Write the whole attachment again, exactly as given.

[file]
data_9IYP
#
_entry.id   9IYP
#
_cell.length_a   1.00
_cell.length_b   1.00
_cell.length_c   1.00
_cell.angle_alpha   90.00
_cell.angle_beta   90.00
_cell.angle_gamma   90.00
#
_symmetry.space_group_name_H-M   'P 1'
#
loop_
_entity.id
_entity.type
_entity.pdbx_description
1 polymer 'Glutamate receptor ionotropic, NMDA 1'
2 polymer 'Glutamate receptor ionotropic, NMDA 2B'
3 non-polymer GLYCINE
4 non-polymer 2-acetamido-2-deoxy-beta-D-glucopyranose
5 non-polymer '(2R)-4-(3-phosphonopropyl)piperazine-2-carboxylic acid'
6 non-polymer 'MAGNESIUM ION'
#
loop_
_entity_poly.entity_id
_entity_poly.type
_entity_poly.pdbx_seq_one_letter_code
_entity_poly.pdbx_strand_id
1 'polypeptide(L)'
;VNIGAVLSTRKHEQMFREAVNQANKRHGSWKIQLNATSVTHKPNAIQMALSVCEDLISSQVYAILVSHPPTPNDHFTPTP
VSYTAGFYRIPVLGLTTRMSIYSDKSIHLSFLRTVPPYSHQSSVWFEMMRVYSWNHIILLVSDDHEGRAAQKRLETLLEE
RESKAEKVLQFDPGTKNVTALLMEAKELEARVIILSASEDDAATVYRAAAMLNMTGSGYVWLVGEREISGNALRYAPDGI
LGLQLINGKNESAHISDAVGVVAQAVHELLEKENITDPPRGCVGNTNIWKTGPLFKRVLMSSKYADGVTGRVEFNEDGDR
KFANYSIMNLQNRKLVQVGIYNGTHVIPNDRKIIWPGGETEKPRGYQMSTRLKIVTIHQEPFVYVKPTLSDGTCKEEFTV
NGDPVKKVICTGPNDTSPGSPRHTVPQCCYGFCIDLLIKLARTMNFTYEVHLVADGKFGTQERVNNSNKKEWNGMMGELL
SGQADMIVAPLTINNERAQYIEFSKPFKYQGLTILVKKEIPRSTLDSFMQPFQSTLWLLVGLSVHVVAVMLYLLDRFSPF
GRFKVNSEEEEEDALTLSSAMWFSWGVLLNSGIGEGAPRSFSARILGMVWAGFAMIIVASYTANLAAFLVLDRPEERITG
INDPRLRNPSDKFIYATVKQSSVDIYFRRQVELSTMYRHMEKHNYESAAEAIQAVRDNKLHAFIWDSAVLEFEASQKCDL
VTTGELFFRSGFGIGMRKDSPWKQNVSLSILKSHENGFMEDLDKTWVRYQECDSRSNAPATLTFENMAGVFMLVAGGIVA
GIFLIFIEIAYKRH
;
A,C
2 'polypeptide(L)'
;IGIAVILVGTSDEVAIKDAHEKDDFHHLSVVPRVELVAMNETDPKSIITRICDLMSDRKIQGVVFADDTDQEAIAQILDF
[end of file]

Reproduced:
data_9IYP
#
_entry.id   9IYP
#
_cell.length_a   1.00
_cell.length_b   1.00
_cell.length_c   1.00
_cell.angle_alpha   90.00
_cell.angle_beta   90.00
_cell.angle_gamma   90.00
#
_symmetry.space_group_name_H-M   'P 1'
#
loop_
_entity.id
_entity.type
_entity.pdbx_description
1 polymer 'Glutamate receptor ionotropic, NMDA 1'
2 polymer 'Glutamate receptor ionotropic, NMDA 2B'
3 non-polymer GLYCINE
4 non-polymer 2-acetamido-2-deoxy-beta-D-glucopyranose
5 non-polymer '(2R)-4-(3-phosphonopropyl)piperazine-2-carboxylic acid'
6 non-polymer 'MAGNESIUM ION'
#
loop_
_entity_poly.entity_id
_entity_poly.type
_entity_poly.pdbx_seq_one_letter_code
_entity_poly.pdbx_strand_id
1 'polypeptide(L)'
;VNIGAVLSTRKHEQMFREAVNQANKRHGSWKIQLNATSVTHKPNAIQMALSVCEDLISSQVYAILVSHPPTPNDHFTPTP
VSYTAGFYRIPVLGLTTRMSIYSDKSIHLSFLRTVPPYSHQSSVWFEMMRVYSWNHIILLVSDDHEGRAAQKRLETLLEE
RESKAEKVLQFDPGTKNVTALLMEAKELEARVIILSASEDDAATVYRAAAMLNMTGSGYVWLVGEREISGNALRYAPDGI
LGLQLINGKNESAHISDAVGVVAQAVHELLEKENITDPPRGCVGNTNIWKTGPLFKRVLMSSKYADGVTGRVEFNEDGDR
KFANYSIMNLQNRKLVQVGIYNGTHVIPNDRKIIWPGGETEKPRGYQMSTRLKIVTIHQEPFVYVKPTLSDGTCKEEFTV
NGDPVKKVICTGPNDTSPGSPRHTVPQCCYGFCIDLLIKLARTMNFTYEVHLVADGKFGTQERVNNSNKKEWNGMMGELL
SGQADMIVAPLTINNERAQYIEFSKPFKYQGLTILVKKEIPRSTLDSFMQPFQSTLWLLVGLSVHVVAVMLYLLDRFSPF
GRFKVNSEEEEEDALTLSSAMWFSWGVLLNSGIGEGAPRSFSARILGMVWAGFAMIIVASYTANLAAFLVLDRPEERITG
INDPRLRNPSDKFIYATVKQSSVDIYFRRQVELSTMYRHMEKHNYESAAEAIQAVRDNKLHAFIWDSAVLEFEASQKCDL
VTTGELFFRSGFGIGMRKDSPWKQNVSLSILKSHENGFMEDLDKTWVRYQECDSRSNAPATLTFENMAGVFMLVAGGIVA
GIFLIFIEIAYKRH
;
A,C
2 'polypeptide(L)'
;IGIAVILVGTSDEVAIKDAHEKDDFHHLSVVPRVELVAMNETDPKSIITRICDLMSDRKIQGVVFADDTDQEAIAQILDF